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Ecological Explanation and the Population-Growth Thesis
PSA: Proceedings of the Biennial Meeting of the Philosophy of Science Association
Vol. 1994, Volume One: Contributed Papers (1994), pp. 34-45
Stable URL: http://www.jstor.org/stable/193009
Page Count: 12
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Many ecologists have dismissed alleged ecological laws as tautological or trivial. This essay investigates the epistemological status of one prominent such "law," the population-growth thesis, and argues for 4 claims: (1) Once interpreted, the thesis cannot be denied the status of empirical law on the grounds that it is always and everywhere untestable. (2) Contrary to Peters' (1991) claim, some interpretations of the thesis have significant heuristic power. (3) One can use the reasoning of Brandon (1990), Lloyd (1987), and Sober (1984) to show that some interpretations of the thesis are not a priori. (4) Even if the thesis is a priori, it has explanatory power as a "schematic law."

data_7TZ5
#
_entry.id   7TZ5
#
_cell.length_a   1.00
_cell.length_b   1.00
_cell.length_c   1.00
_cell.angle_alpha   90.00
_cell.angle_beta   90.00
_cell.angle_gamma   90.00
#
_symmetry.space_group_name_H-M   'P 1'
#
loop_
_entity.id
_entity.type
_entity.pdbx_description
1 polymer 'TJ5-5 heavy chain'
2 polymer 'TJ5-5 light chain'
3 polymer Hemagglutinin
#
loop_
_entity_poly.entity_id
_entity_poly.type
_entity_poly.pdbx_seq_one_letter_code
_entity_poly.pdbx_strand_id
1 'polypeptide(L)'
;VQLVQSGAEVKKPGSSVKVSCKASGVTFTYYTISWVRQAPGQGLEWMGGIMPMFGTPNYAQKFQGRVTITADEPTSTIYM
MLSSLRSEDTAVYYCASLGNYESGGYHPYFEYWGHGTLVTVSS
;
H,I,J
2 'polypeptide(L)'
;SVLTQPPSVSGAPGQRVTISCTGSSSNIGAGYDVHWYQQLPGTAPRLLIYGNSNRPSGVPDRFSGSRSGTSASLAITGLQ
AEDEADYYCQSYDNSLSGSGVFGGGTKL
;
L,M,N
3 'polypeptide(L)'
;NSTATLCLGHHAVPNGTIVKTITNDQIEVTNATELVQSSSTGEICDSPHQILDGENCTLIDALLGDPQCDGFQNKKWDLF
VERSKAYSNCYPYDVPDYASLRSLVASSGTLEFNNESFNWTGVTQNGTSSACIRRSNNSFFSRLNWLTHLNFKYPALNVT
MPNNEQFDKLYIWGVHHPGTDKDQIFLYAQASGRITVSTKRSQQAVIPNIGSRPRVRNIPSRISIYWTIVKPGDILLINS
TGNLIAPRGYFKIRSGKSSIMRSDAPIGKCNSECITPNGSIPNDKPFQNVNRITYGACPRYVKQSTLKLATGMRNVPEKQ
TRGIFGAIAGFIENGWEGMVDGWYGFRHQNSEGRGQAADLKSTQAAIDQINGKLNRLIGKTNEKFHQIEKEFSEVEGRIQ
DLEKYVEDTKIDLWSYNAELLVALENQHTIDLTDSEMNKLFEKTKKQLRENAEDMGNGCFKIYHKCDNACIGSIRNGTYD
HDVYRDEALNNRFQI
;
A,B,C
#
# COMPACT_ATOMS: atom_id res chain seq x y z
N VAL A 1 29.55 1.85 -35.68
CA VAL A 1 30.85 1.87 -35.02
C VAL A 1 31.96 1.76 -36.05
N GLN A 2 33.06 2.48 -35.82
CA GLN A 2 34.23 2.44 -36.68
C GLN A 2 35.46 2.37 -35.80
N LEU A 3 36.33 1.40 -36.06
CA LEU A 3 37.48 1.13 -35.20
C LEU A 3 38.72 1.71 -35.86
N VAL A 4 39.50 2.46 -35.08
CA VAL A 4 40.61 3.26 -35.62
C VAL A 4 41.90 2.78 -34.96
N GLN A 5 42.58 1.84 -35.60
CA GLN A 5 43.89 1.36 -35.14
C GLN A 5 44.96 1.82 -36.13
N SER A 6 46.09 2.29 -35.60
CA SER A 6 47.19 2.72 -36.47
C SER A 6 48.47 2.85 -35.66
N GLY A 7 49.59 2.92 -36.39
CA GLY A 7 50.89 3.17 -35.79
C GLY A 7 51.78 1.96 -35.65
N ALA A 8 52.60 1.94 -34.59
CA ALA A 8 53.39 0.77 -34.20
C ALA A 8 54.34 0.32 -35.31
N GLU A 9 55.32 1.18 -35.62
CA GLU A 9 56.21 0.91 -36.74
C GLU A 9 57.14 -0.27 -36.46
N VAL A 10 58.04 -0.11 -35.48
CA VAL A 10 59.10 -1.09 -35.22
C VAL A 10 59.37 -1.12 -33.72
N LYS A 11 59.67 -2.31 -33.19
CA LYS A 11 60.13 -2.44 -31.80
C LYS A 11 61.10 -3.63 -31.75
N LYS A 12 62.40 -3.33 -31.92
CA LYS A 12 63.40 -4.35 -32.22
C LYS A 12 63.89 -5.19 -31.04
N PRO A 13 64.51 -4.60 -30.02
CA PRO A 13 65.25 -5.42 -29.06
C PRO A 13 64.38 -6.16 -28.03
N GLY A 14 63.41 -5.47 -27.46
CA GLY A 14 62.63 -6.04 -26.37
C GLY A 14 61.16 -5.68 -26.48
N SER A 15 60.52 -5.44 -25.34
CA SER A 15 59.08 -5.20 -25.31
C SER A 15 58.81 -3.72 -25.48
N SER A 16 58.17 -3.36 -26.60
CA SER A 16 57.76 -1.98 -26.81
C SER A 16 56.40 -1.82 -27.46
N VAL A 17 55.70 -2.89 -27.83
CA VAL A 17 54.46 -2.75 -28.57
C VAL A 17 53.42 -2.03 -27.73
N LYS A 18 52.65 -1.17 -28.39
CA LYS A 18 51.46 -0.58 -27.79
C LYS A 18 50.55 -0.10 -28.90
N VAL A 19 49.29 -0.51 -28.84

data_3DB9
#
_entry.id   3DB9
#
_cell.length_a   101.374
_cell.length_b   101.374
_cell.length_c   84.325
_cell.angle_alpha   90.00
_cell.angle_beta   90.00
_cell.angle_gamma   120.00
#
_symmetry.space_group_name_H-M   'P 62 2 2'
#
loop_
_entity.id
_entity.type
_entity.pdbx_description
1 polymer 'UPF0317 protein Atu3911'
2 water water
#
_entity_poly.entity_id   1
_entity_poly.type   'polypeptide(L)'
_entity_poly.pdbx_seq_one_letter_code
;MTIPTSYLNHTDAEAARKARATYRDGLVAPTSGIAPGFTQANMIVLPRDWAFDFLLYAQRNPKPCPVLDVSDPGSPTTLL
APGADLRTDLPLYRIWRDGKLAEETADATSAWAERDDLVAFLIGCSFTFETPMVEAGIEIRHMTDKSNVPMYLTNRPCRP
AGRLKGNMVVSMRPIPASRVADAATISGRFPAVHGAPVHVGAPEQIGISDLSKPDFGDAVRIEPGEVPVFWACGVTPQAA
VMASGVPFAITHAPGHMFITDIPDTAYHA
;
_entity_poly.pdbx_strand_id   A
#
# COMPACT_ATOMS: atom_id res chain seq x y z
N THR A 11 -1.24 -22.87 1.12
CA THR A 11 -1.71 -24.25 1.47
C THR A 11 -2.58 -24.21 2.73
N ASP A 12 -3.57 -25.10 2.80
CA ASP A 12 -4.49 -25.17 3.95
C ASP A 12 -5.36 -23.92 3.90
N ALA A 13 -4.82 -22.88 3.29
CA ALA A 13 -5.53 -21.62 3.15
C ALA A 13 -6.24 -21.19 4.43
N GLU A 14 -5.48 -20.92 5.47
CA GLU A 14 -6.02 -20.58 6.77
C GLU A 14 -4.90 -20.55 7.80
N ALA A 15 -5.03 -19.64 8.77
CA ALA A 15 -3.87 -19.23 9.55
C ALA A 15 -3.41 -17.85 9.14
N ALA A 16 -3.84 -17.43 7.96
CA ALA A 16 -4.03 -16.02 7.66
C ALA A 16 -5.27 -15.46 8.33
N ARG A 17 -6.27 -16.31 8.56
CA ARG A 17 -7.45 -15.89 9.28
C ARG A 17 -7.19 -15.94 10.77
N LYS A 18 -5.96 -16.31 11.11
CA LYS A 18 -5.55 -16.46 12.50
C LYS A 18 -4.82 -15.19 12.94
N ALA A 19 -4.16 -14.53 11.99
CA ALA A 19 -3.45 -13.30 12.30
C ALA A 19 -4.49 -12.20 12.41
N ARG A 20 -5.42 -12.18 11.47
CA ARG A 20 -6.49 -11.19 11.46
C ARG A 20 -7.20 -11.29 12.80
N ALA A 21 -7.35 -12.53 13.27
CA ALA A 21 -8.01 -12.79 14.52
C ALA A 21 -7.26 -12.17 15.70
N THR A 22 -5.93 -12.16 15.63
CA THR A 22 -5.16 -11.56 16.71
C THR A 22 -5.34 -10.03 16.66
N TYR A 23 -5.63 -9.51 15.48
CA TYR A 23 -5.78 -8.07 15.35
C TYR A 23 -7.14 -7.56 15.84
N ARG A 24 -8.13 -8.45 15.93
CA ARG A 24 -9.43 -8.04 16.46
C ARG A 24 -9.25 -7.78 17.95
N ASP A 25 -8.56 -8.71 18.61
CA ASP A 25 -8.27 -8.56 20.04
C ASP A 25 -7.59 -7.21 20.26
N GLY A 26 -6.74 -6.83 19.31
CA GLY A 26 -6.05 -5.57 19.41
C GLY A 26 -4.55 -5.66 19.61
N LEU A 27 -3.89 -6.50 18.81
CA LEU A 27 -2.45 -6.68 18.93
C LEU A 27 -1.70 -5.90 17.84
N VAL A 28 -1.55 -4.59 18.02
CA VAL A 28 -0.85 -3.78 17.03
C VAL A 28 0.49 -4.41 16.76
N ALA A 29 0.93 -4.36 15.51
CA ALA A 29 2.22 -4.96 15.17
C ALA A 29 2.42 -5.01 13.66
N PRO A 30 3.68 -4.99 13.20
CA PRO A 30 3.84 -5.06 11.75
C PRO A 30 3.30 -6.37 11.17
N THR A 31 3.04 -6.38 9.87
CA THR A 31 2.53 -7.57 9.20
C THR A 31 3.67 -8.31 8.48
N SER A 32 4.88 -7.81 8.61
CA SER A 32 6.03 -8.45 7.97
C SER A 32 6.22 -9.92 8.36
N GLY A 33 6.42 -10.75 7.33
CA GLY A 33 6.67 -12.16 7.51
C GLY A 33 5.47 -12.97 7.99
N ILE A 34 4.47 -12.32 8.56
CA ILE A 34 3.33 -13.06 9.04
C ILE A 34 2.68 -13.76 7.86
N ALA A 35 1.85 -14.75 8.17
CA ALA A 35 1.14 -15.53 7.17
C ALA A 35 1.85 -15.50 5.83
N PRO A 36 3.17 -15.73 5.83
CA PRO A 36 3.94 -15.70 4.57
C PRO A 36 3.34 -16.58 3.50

PSA: Proceedings of the Biennial Meeting of the Philosophy of Science Association © 1994 The University of Chicago Press